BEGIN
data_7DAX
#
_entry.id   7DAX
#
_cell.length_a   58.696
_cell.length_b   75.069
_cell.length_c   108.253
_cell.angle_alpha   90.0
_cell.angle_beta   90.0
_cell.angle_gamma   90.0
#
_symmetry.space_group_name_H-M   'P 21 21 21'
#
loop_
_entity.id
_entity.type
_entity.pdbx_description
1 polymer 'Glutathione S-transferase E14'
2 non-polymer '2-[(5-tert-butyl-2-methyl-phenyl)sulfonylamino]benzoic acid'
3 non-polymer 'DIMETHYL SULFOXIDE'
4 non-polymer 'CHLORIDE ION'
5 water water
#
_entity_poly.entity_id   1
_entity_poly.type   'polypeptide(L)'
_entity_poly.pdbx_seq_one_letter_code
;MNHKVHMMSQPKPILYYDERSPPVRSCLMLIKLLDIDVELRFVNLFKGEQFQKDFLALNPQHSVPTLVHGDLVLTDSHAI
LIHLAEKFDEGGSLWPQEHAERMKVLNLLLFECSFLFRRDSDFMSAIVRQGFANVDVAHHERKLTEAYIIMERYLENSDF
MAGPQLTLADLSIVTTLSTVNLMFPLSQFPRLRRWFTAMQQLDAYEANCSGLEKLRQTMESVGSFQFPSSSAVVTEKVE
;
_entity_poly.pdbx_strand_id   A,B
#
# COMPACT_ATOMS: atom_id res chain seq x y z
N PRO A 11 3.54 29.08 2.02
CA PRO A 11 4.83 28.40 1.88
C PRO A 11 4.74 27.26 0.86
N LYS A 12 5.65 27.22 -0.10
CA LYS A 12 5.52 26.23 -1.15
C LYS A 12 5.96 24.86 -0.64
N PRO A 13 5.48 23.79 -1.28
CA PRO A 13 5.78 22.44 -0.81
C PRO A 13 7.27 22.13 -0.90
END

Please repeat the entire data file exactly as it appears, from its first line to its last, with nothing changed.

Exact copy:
data_7DAX
#
_entry.id   7DAX
#
_cell.length_a   58.696
_cell.length_b   75.069
_cell.length_c   108.253
_cell.angle_alpha   90.0
_cell.angle_beta   90.0
_cell.angle_gamma   90.0
#
_symmetry.space_group_name_H-M   'P 21 21 21'
#
loop_
_entity.id
_entity.type
_entity.pdbx_description
1 polymer 'Glutathione S-transferase E14'
2 non-polymer '2-[(5-tert-butyl-2-methyl-phenyl)sulfonylamino]benzoic acid'
3 non-polymer 'DIMETHYL SULFOXIDE'
4 non-polymer 'CHLORIDE ION'
5 water water
#
_entity_poly.entity_id   1
_entity_poly.type   'polypeptide(L)'
_entity_poly.pdbx_seq_one_letter_code
;MNHKVHMMSQPKPILYYDERSPPVRSCLMLIKLLDIDVELRFVNLFKGEQFQKDFLALNPQHSVPTLVHGDLVLTDSHAI
LIHLAEKFDEGGSLWPQEHAERMKVLNLLLFECSFLFRRDSDFMSAIVRQGFANVDVAHHERKLTEAYIIMERYLENSDF
MAGPQLTLADLSIVTTLSTVNLMFPLSQFPRLRRWFTAMQQLDAYEANCSGLEKLRQTMESVGSFQFPSSSAVVTEKVE
;
_entity_poly.pdbx_strand_id   A,B
#
# COMPACT_ATOMS: atom_id res chain seq x y z
N PRO A 11 3.54 29.08 2.02
CA PRO A 11 4.83 28.40 1.88
C PRO A 11 4.74 27.26 0.86
N LYS A 12 5.65 27.22 -0.10
CA LYS A 12 5.52 26.23 -1.15
C LYS A 12 5.96 24.86 -0.64
N PRO A 13 5.48 23.79 -1.28
CA PRO A 13 5.78 22.44 -0.81
C PRO A 13 7.27 22.13 -0.90